The European Summit today and tomorrow in Brussels is the latest in a series of make-or-break moments for the European project. On many occasions since May 2010, when Greece was first cut off from market access, European leaders have been called upon to make a bold leap forward in the policy integration of the Eurozone—the only way to convince investors of the iron irrevocability of the common currency. Under constant pressure from the ongoing crisis, they have often seemed to be making the big decisions to reform the flawed architecture of the monetary union, only for initial perceptions to give way to a much more underwhelming reality. Markets have grown increasingly savvy and cynical in interpreting summit communiqués. They know that behind grand words and large headline numbers, the political will to come together has yet to be demonstrated. Is this summit meeting—in the week when Cyprus became the fourth Eurozone member to ask for an official rescue and Spain confirmed that it would need 100 billion euros to shore up its banks—going to change all that?
The odds are not good. France and the big countries of the South (Italy and Spain) want Germany to commit to a banking union—a European fund that can be used to recapitalize ailing banks all across the EU and to offer deposit insurance to bank customers irrespective of their institution’s nationality. This, it is argued, will break the destructive death-grip linking troubled banks and over-indebted sovereigns and arrest the dangerous flight of deposits from the credit institutions of the South, in particular of Greece and Spain. The alliance of the South also wants to take steps toward pooling the debt of Eurozone members, the ultimate aim of which would be the issuing of eurobonds. The aim is to reduce the borrowing costs of the Spanish and Italian governments, now hovering over 7 percent and 6 percent respectively for 10-year bonds. While there are a number of variations, the main proposal is for the European rescue funds—the European Financial Stability Facility (EFSF) and the European Stability Mechanism (ESM), which goes into effect in July—to buy Spanish and Italian bonds and thus hold interest rates down to manageable levels. Otherwise, both countries are directly threatened with a loss of market access, and the rescue funds are not even close to having the money necessary to cover their borrowing needs. (Italy is the third largest economy in the Eurozone, and Spain is the fourth largest; their combined total debt outstanding exceeds 2.5 trillion euros.)
Germany, along with its allies in the European North, objects. Speaking yesterday in the Bundestag, the German parliament, Chancellor Angela Merkel repeated for the umpteenth time her position that her country does not have infinite resources and that it cannot take on unlimited obligations without a corresponding strengthening of control and enforcement mechanisms to ensure good behavior from the beneficiaries, be they banks or sovereigns. “Control and liability must not be placed in false relationship to each other,” she said. “Control and liability must go hand in hand, and shared liability cannot occur until sufficient control has been assured.”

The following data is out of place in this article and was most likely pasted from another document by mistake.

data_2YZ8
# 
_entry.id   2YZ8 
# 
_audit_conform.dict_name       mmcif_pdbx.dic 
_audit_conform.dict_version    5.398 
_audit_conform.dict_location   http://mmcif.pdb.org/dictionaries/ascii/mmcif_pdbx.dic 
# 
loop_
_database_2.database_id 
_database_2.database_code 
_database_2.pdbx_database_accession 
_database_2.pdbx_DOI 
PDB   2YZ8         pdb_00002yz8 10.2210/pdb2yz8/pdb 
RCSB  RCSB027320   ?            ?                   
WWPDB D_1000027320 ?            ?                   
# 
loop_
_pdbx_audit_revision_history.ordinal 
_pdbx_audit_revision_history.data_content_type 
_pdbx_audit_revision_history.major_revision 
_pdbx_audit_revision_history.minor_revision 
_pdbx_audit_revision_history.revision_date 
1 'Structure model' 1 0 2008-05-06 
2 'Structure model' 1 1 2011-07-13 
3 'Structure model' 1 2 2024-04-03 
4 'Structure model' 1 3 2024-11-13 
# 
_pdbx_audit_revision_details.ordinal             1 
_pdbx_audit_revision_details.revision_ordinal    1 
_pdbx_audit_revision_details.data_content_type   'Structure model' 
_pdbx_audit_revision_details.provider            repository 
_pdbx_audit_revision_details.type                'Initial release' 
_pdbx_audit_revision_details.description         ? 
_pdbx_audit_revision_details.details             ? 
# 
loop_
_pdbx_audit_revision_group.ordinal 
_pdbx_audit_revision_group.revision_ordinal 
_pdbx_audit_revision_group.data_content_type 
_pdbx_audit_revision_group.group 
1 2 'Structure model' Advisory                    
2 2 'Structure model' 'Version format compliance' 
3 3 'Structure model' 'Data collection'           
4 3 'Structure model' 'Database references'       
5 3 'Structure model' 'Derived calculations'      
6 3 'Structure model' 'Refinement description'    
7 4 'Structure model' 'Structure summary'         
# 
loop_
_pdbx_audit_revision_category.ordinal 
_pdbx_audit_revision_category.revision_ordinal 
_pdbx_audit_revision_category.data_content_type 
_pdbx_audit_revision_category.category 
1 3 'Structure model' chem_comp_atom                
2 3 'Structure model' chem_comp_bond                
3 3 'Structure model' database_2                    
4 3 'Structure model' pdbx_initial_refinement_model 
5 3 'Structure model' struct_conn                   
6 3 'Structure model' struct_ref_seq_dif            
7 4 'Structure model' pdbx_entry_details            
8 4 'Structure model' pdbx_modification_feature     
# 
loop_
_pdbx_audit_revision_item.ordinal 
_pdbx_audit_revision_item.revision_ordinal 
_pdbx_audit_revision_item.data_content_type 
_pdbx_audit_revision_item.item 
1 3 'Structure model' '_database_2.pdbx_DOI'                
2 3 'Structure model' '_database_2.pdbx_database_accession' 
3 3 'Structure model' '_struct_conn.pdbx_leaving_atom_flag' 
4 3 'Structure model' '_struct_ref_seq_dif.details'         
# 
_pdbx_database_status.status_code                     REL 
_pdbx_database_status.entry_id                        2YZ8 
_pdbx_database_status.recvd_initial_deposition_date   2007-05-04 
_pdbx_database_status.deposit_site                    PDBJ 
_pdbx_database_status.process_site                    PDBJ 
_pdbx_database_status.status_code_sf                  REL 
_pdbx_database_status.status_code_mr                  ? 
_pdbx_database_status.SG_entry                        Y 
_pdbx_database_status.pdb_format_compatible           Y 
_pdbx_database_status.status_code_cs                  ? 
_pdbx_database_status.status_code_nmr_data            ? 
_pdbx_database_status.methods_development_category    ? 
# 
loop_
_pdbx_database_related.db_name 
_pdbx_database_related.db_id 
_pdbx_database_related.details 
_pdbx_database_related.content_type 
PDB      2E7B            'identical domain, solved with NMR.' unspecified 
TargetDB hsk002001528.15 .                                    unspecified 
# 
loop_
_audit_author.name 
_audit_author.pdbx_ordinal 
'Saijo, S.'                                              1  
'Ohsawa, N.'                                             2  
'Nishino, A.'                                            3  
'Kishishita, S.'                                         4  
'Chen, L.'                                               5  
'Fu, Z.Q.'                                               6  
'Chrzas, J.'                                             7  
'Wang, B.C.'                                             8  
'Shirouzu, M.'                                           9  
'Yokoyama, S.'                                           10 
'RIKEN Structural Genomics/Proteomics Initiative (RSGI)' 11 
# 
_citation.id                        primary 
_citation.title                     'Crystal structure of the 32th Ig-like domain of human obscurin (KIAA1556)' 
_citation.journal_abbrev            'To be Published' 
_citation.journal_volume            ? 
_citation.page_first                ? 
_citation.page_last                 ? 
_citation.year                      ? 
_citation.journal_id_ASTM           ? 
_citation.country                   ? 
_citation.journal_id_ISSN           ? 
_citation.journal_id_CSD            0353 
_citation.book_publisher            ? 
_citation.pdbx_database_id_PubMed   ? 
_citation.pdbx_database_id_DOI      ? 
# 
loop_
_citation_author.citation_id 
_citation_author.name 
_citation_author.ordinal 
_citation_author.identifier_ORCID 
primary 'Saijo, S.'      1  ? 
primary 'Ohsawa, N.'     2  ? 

In practice, this means that for Berlin, a banking union entails a common European banking authority with the power to intervene in national markets, even against the wishes of the national government in question. Fiscal integration, according to the Germans, requires a deeper “political union”—i.e., greater centralized control of national budgets. On both these fronts, Berlin is correct. The rest of the Eurozone, not least the French, needs to make concrete commitments to abandon aspects of sovereign jurisdiction in order to enjoy the benefits of pan-European guarantees for deposits and government debt.
But Merkel’s insistence that no ground will be ceded until she is satisfied that she can control the policies of those who will benefit, as well as the kind of control she wants to impose—punitive austerity, too little stimulus—is leading Europe to catastrophe. She keeps repeating that a banking union and eurobonds can only come once the hard work of spending cuts and structural reforms is complete. But by then, it will be too late.
What to expect, then, from the summit? Some agreement to deal with the immediate crisis in Italy and Spain, for one thing. According to high-ranking German government sources, “A sustained lowering of borrowing costs will be the result of structural reforms, budget consolidation and improvements in the way Europe works together. Europe has created instruments that can help countries cope with the situation, the EFSF at present and the ESM in the near future. They have been created with great effort, political and financial; they can be used, too.” The question is how they will be used—and what Berlin will demand in return.
On the equally pressing matter of Europe’s banking woes, the same sources note: “The chancellor has publicly said that Germany supports a credible and independent European supervision of banks and that the ECB would be suited for that task. We will be working toward that goal at the EU council.” That is all well and good but far from enough to stem the crisis of confidence in the institutions of some of Europe’s weaker states.
Speaking in the Italian parliament on Wednesday, Prime Minister Mario Monti proposed that EU leaders stay locked up together however long it takes to find a solution. Some Italian analysts were predicting that the summit would last until Sunday night, so that there could be something substantial to show the markets on Monday. Europe’s politicians must take heed: This time, a nicely packaged fudge won’t do. They need to come up with the goods.
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